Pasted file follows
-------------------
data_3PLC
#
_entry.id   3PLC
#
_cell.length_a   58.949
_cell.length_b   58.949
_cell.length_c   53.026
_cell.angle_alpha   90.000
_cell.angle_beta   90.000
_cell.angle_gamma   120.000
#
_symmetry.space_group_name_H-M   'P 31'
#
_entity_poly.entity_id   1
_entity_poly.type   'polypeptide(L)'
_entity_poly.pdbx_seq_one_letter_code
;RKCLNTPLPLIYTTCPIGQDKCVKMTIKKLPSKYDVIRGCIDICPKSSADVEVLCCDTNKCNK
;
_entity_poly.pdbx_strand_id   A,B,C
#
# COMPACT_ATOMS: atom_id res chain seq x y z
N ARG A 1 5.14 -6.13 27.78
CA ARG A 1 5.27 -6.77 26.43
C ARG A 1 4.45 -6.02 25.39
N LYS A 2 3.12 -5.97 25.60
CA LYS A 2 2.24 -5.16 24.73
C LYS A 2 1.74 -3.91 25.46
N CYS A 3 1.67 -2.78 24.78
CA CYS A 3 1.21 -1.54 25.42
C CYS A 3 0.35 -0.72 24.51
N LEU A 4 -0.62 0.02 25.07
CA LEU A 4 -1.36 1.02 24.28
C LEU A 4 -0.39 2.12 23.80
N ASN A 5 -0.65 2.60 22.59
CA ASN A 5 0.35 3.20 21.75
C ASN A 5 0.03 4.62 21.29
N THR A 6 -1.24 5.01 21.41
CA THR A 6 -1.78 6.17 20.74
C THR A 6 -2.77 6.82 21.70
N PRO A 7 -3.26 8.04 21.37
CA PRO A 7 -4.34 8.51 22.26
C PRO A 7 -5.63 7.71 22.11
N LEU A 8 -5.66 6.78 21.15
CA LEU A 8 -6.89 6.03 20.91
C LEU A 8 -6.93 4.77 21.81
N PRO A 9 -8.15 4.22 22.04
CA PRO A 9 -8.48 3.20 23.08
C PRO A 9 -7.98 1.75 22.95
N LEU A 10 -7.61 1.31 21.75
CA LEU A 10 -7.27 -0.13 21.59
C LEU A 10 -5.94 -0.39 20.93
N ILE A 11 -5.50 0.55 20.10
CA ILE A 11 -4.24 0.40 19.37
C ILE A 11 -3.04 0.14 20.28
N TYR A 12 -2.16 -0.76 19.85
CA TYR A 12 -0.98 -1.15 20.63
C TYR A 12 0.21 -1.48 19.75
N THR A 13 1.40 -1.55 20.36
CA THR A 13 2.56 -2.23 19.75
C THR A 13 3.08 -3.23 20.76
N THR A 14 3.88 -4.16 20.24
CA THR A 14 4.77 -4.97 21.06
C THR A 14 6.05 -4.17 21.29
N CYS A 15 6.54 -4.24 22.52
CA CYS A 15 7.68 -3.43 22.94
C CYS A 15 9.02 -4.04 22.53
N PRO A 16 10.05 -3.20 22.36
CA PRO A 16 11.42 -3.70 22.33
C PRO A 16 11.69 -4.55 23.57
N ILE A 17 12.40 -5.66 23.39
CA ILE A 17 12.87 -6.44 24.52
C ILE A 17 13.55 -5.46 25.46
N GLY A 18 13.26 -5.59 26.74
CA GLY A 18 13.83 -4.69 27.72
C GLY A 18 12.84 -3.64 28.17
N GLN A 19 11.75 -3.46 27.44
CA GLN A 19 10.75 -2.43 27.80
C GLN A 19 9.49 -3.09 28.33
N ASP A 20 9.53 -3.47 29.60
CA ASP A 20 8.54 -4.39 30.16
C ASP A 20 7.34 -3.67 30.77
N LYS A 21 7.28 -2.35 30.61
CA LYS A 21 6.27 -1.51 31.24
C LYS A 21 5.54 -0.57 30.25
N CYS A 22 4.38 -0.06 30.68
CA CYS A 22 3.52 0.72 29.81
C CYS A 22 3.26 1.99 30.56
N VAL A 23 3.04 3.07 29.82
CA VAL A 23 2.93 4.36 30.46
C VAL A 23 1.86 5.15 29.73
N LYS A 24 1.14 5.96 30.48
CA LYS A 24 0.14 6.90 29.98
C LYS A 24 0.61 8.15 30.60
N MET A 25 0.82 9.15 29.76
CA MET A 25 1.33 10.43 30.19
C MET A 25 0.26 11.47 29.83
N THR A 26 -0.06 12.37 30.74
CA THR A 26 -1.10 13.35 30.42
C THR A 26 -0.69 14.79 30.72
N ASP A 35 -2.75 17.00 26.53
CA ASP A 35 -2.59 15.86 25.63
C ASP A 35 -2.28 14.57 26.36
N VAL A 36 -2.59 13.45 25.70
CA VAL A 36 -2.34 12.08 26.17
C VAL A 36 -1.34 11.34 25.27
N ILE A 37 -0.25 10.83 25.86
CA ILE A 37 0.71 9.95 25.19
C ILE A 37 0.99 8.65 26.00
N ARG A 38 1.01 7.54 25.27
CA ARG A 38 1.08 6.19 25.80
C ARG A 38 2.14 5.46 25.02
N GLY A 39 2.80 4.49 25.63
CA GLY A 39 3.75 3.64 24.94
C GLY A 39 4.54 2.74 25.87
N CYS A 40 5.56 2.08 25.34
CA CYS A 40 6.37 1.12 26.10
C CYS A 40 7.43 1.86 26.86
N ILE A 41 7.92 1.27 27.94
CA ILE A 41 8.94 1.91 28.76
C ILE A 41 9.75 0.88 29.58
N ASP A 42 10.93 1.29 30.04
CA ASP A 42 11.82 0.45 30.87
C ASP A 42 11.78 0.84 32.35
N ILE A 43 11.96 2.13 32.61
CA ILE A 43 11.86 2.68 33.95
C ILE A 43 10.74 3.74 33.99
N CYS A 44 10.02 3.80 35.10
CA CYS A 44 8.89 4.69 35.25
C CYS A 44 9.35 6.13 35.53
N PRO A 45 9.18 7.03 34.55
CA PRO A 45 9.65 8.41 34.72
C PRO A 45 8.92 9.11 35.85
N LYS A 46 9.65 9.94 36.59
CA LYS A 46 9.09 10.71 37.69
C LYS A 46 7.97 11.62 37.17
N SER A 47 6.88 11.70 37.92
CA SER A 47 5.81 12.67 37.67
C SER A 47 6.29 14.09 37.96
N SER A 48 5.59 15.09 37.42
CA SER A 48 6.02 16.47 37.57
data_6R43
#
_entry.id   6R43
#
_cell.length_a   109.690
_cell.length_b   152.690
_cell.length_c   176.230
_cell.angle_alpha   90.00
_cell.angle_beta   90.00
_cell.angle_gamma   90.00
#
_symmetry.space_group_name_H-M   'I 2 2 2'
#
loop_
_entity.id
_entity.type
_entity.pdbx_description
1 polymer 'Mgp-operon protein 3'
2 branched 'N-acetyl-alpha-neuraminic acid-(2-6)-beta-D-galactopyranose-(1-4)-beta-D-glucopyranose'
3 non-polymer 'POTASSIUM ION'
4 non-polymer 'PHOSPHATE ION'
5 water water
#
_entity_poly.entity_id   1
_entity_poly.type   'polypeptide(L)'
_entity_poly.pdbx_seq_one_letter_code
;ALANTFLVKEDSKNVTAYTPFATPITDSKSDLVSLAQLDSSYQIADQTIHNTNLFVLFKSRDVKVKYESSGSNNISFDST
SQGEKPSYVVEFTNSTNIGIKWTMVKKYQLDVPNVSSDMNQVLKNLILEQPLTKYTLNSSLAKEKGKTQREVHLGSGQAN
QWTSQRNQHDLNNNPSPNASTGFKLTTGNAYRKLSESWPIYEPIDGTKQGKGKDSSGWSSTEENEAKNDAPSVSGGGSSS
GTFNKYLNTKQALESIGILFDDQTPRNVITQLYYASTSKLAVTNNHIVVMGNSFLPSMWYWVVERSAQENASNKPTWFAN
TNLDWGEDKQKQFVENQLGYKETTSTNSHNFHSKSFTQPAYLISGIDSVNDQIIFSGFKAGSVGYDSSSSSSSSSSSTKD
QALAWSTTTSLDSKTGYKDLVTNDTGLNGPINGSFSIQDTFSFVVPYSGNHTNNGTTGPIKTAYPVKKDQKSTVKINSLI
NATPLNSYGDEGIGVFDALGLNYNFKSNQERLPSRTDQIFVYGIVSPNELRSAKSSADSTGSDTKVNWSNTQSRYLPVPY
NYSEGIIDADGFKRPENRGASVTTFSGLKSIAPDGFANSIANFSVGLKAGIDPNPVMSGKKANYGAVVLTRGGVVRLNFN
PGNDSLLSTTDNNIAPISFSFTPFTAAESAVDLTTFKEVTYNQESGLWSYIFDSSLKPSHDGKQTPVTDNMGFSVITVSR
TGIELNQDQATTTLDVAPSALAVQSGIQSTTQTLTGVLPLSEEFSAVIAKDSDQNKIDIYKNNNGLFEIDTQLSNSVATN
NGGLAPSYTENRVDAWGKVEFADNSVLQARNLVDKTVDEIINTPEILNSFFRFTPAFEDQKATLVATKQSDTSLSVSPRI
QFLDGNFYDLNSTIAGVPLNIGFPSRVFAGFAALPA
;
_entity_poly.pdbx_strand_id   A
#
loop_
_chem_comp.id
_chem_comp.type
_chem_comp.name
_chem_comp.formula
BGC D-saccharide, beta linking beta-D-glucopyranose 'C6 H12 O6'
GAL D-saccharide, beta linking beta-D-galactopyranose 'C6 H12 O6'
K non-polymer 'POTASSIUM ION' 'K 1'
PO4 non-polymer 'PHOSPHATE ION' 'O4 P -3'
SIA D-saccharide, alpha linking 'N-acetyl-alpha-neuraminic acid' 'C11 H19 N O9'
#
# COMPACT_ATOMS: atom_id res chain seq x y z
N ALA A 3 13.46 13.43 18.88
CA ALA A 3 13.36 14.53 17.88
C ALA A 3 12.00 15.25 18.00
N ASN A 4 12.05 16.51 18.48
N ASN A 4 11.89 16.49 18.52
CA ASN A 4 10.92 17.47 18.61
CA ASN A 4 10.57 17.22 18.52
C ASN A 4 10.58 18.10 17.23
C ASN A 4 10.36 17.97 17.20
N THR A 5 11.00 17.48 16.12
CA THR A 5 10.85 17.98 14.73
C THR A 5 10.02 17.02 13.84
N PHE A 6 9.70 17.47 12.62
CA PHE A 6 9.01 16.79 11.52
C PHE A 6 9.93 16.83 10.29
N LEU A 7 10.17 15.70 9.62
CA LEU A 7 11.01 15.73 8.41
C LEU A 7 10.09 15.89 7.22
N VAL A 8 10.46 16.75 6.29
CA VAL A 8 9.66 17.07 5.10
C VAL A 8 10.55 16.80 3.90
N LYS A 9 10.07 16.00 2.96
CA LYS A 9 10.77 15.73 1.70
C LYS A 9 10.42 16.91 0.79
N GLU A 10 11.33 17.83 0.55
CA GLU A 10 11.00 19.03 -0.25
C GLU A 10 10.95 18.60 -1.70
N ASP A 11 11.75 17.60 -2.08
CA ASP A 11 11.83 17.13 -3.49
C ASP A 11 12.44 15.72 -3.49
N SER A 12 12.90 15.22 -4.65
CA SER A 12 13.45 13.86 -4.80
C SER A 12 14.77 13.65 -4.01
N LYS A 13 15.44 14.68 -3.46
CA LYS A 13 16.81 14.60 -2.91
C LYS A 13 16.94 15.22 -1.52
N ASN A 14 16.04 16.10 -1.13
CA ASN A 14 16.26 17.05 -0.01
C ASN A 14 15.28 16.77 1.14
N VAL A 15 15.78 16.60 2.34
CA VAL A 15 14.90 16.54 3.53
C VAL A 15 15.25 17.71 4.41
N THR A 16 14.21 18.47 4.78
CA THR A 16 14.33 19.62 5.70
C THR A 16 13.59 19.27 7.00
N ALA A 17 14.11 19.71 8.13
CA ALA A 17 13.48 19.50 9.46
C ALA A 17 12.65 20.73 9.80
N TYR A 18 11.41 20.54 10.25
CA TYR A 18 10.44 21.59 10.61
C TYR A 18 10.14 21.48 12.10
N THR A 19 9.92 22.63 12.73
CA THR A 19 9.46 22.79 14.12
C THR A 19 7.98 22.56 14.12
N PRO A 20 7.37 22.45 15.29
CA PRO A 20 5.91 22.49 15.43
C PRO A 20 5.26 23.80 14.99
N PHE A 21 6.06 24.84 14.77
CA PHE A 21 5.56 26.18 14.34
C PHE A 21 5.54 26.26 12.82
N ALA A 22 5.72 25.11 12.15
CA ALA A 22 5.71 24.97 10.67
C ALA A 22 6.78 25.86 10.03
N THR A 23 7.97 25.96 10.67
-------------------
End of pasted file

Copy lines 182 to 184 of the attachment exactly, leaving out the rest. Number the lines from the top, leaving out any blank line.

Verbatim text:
loop_
_chem_comp.id
_chem_comp.type